What Are the Cons of a Sale by Owner?

Selling your own home requires emotional detachment and marketing savvy.
Selling your own home requires emotional detachment and marketing savvy. (Image: Jupiterimages/Comstock/Getty Images)

The hope of saving money lures homeowners to forgo using a broker. With the average broker's commission at 6 percent in the United States, owners can save thousands of dollars by bypassing real estate agents. In one Stanford University case study, having an agent did not significantly influence the selling price or asking price. But before you begin marketing your home, consider the challenges of selling FSBO (for sale by owner).

Emotional Attachment

Homeowners tend to believe that their home is better than the average home. Seeing your home for what it is -- both the pluses and minuses -- requires objectivity. In order to set a fair price, you must be willing to price it at market value. Price your home too high, and it will linger on the market. An agent can advocate for your home while remaining less biased about the price.

Buyers Expect a Deal

If you’re selling your home without an agent, buyers realize that you’re saving the commission. They may make lower offers as a result. According to the National Association of Realtors, unrepresented homeowners sold their homes for $92 per square foot in 2008. Agent-assisted owners sold their homes for $116 per square foot, on average. During a down market, buyers bargain aggressively with FSBO sellers, while pushy tactics and lowball offers may be less effective with agents.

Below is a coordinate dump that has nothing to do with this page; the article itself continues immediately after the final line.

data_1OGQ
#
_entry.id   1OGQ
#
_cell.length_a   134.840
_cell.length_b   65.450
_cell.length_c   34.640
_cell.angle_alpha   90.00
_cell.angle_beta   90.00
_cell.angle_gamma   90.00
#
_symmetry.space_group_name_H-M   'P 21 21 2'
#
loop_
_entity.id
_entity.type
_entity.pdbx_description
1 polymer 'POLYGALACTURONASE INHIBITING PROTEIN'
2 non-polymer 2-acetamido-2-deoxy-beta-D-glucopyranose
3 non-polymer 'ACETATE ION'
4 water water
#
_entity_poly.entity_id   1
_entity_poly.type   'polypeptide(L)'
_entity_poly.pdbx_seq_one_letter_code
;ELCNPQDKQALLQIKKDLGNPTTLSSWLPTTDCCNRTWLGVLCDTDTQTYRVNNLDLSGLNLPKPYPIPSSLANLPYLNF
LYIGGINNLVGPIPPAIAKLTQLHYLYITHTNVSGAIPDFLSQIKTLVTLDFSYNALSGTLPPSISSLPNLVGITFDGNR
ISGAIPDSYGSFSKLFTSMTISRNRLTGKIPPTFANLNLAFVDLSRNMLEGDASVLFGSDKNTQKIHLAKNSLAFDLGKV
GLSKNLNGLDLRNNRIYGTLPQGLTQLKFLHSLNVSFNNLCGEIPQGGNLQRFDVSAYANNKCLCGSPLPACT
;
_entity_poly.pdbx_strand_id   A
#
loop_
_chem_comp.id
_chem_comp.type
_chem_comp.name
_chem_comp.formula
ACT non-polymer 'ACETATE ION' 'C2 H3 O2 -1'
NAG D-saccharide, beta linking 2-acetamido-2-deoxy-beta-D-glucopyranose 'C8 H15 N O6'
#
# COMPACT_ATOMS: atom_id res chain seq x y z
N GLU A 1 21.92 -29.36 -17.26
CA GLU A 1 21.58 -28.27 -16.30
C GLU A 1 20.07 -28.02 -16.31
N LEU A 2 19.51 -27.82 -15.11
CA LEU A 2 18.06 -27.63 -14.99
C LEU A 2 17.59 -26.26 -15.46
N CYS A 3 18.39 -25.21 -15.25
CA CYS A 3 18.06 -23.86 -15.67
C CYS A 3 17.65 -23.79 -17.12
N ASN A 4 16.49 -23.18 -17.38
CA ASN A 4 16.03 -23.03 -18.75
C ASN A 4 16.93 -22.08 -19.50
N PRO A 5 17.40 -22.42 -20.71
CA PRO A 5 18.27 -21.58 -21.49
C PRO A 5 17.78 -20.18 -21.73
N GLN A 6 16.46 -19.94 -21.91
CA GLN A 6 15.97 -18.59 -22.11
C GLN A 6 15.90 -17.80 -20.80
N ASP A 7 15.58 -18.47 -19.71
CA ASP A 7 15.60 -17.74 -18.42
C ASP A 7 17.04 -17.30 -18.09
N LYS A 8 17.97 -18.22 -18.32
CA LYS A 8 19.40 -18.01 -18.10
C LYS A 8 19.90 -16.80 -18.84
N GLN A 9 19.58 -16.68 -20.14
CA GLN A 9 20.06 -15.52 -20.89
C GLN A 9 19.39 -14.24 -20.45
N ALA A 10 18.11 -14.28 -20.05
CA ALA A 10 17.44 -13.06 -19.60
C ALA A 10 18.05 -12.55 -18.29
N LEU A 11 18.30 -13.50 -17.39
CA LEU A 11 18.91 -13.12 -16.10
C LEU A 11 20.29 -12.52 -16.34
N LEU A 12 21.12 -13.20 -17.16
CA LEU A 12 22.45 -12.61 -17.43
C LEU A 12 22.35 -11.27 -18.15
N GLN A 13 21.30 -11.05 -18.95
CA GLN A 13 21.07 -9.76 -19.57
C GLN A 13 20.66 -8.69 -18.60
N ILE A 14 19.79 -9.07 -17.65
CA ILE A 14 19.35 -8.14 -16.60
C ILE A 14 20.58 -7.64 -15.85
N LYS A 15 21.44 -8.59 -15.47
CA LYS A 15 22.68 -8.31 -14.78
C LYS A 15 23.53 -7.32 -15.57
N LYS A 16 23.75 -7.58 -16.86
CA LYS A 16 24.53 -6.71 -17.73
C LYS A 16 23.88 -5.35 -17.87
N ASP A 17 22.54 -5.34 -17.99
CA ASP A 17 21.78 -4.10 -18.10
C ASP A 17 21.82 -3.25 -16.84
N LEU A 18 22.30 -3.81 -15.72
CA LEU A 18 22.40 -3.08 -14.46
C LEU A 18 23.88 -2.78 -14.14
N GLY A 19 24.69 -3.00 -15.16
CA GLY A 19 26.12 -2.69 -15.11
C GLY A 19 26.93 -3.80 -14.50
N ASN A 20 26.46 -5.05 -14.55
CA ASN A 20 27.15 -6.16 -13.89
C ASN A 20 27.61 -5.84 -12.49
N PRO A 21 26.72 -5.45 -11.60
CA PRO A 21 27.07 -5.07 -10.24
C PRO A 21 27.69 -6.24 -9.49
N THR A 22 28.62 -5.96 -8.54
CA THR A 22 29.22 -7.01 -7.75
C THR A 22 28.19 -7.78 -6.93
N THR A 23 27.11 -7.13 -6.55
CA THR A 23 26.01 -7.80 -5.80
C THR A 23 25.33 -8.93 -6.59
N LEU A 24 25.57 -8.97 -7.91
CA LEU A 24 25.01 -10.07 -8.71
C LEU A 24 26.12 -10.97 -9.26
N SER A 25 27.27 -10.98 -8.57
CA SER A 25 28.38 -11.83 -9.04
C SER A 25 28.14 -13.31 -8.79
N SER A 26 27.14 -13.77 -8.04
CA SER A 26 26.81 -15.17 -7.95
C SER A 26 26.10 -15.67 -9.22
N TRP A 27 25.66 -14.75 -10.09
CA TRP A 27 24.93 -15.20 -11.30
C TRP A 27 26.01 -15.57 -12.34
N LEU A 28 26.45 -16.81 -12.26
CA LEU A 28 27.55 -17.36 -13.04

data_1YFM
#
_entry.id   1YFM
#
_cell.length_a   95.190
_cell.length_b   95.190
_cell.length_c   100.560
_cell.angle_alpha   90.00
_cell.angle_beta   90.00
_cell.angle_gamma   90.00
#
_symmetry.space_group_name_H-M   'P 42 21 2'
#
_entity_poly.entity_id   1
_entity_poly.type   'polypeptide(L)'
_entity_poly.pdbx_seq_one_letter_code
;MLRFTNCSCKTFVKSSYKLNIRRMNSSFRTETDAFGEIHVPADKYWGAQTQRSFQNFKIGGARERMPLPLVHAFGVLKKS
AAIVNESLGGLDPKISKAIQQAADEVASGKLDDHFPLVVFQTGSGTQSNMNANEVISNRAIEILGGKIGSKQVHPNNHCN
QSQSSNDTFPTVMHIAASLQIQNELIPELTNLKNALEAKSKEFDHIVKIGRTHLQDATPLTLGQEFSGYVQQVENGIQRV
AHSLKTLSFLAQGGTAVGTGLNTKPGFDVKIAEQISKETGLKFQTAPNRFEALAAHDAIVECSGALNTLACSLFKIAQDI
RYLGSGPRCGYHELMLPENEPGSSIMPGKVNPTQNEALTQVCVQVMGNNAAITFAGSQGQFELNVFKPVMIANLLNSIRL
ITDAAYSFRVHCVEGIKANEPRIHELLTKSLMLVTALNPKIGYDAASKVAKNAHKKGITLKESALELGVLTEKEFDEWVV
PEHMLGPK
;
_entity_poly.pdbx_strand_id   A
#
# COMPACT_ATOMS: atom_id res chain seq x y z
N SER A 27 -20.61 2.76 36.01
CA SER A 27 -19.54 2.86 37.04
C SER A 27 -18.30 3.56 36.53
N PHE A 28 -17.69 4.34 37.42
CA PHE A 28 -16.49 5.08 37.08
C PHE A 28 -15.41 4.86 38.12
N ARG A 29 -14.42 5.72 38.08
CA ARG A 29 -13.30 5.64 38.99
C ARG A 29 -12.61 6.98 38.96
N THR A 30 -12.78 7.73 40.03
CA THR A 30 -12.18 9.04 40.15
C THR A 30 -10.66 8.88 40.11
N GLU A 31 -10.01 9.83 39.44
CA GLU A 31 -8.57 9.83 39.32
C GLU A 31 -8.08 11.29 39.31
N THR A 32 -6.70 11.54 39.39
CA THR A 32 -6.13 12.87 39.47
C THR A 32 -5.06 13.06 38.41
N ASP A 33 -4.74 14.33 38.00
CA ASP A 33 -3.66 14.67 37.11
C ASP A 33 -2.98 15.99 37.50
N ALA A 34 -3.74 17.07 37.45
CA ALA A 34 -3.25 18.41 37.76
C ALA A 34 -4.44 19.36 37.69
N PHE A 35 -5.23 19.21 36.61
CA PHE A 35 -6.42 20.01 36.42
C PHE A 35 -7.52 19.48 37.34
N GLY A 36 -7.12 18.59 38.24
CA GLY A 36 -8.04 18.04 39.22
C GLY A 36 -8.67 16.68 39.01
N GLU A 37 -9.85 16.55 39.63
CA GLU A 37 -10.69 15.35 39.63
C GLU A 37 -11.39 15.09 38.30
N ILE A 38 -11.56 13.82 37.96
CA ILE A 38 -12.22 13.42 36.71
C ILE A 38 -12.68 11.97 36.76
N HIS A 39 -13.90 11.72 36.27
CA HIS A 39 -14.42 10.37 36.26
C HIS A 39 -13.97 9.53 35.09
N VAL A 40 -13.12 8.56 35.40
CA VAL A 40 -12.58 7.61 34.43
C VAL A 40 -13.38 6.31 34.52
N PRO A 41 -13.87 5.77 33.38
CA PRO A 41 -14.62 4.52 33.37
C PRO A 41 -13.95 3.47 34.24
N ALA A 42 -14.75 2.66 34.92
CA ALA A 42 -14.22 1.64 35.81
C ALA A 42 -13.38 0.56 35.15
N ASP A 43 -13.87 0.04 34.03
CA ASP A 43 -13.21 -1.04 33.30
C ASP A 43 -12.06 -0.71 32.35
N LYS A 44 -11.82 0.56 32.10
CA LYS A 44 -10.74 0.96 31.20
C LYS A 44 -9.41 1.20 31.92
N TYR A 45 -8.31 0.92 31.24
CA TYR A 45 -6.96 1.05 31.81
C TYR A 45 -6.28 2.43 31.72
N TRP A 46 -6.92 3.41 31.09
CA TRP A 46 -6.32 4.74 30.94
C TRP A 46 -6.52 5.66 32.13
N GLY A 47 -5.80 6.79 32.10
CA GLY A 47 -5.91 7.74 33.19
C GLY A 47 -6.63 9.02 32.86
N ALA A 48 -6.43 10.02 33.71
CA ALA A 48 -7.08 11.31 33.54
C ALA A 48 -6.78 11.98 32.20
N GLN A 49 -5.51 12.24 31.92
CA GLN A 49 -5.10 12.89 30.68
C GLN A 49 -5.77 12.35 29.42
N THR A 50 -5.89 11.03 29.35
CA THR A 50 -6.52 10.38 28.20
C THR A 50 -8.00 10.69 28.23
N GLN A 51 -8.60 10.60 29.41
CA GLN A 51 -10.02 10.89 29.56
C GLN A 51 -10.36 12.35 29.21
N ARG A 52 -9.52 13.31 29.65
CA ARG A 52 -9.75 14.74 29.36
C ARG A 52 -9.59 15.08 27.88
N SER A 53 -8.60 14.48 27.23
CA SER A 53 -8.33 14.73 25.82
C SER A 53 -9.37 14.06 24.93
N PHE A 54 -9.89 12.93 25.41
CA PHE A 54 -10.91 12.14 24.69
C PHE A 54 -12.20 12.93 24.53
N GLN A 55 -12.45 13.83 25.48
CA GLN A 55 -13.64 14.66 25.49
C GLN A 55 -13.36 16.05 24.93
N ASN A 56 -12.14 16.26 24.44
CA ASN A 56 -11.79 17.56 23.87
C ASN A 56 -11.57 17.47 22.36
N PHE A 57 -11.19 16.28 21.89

Smaller Buyer Pool

If you refuse to pay a commission to agents who are representing buyers, agents will steer clear of your property. Many buyers insist on using an agent to view and analyze properties. By putting a "no agents" clause in your listing, you'll lose agent-assisted buyers. And if you don't pay a broker to list your home through the Multiple Listing Service, most agents and buyers won't even know that your house is for sale.

Time Committment

When an agent lists your home, your only responsibility is to keep the home clean for showings. When you list the home, you must create ads, screen callers, host open houses, show the home and negotiate the sales price. If your job isn’t flexible, you may not have adequate time to meet with potential buyers at their convenience.


Disclosures and contracts are legal documents. Agents provide guidance about potential liabilities, thus helping sellers avoid lawsuits. Agents review and analyze closing documents and ensure that you don’t lose money at closing because of an oversight. While you can hire an attorney, some lawyers are relatively inexperienced in real estate law.

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